Executive Summary for September 30th

We review the latest issues related to refugees, including Germany’s revision of its count of asylum seekers in 2015, Orban’s anti-migrant rhetoric as Hungary’s referendum nears and Haitian families separated by new U.S. immigration policies.

Published on Sep. 30, 2016 Read time Approx. 2 minutes

Revised Count Shows 200,000 Fewer Refugees in Germany in 2015

Germany announced a revised count of the number of asylum seekers who entered the country last year, from 1.1 million to 890,000.

The original figure was amended because some were counted twice and others were only transiting through the country.

German interior minister Thomas de Maiziere said the figure was “still very high,” and praised the government’s efforts to reduce the number of arrivals this year.

The number of people seeking refuge in Germany has dropped since E.U. members tightened their borders and made a deal with Turkey to curb the number of migrants using sea routes earlier this year.

Some 210,000 asylum seekers have arrived in Germany so far in 2016.

Hungary’s Orban Links Migrants to Terrorism as Referendum Nears

As Hungary’s referendum nears, the country’s prime minister, Viktor Orban, has stepped up his appeal for the public to vote against refugee quotas.

“The more migrants there are, the greater the risk of terror,” Orban told Hungarian TV. “We would like to preserve Hungary a safe country like it is now.”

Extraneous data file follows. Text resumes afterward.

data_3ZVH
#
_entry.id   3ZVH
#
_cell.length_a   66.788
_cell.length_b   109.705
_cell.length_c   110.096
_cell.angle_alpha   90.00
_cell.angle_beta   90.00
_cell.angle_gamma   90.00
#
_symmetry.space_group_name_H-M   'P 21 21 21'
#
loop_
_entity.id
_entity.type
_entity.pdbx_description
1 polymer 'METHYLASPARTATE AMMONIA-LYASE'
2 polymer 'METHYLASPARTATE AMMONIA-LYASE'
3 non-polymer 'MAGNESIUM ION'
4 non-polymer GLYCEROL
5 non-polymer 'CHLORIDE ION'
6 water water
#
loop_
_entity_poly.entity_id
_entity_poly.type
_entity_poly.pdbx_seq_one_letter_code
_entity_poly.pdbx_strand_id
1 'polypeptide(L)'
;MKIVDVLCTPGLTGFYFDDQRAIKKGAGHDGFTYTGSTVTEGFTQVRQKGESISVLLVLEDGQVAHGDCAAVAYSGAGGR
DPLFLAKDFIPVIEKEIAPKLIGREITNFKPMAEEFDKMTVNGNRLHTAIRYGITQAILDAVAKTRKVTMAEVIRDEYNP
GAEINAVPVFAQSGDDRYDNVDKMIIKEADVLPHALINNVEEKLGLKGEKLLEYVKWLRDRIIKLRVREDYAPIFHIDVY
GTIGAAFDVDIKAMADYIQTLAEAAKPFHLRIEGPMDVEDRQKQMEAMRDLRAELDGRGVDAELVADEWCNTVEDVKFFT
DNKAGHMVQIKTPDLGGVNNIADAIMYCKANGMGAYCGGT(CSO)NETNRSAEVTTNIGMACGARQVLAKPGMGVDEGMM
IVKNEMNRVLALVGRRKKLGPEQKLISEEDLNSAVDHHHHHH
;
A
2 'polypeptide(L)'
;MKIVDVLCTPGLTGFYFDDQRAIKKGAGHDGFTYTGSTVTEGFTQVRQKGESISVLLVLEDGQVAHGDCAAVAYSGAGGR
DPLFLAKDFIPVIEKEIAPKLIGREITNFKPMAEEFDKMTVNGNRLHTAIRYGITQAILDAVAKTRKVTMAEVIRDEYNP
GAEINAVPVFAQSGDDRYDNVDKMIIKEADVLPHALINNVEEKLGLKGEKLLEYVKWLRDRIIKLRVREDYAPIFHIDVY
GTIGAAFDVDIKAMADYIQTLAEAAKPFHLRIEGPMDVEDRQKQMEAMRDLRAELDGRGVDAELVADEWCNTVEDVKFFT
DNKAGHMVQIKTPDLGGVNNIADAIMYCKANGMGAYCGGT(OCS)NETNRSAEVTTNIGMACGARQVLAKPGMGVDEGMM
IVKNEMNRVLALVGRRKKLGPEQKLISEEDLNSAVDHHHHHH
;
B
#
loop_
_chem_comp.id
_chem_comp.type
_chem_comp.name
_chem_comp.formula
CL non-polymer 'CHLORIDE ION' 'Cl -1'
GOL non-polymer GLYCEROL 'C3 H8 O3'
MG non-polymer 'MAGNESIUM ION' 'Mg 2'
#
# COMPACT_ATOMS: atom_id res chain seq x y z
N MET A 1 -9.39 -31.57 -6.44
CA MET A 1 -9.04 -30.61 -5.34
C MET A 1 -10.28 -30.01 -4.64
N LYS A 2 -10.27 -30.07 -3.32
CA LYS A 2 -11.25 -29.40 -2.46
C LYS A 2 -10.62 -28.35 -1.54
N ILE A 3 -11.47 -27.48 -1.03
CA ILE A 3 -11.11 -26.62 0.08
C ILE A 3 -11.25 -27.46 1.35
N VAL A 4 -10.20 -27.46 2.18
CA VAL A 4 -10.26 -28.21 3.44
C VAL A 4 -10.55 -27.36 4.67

The country will vote on Sunday on whether to accept European Union quotas on the number of asylum seekers each member country should take in.

Orban virulently opposes accepting more refugees and called the referendum an effort to undermine the E.U. plan, analysts say.

His government has mounted a massive media campaign warning of the dangers of migration, while several opposition parties have urged people to boycott the vote.

Opinion polls show around 80 percent of voters plan to vote against the quotas, but turnout may not reach the 50 percent mark necessary for the referendum to be valid, Reuters reports.

Haitian Families Separated by Border After U.S. Policy Shift

Dozens of families have found themselves divided by the U.S.-Mexican border, following last week’s abrupt change in U.S. policy towards Haitian migrants, the New York Times reports.

U.S. authorities had allowed Haitians, displaced by the 2010 earthquake and traveling through Mexico from Brazil in order to reach the U.S., to enter the country without visas, but said last week it would resume the deportation of undocumented Haitians arriving at the southern border from September 23 onwards.

U.S. border officials had granted priority to women and children arriving on the border, while men traveling with their families often had to remain in Mexico and wait their turn. That has left a number of men stranded in Mexico while their families had already entered the U.S. before the policy shift.

Migrant groups told the New York Times that more than 50 families in San Diego have now found themselves separated, with at least a dozen pregnant women among their number.

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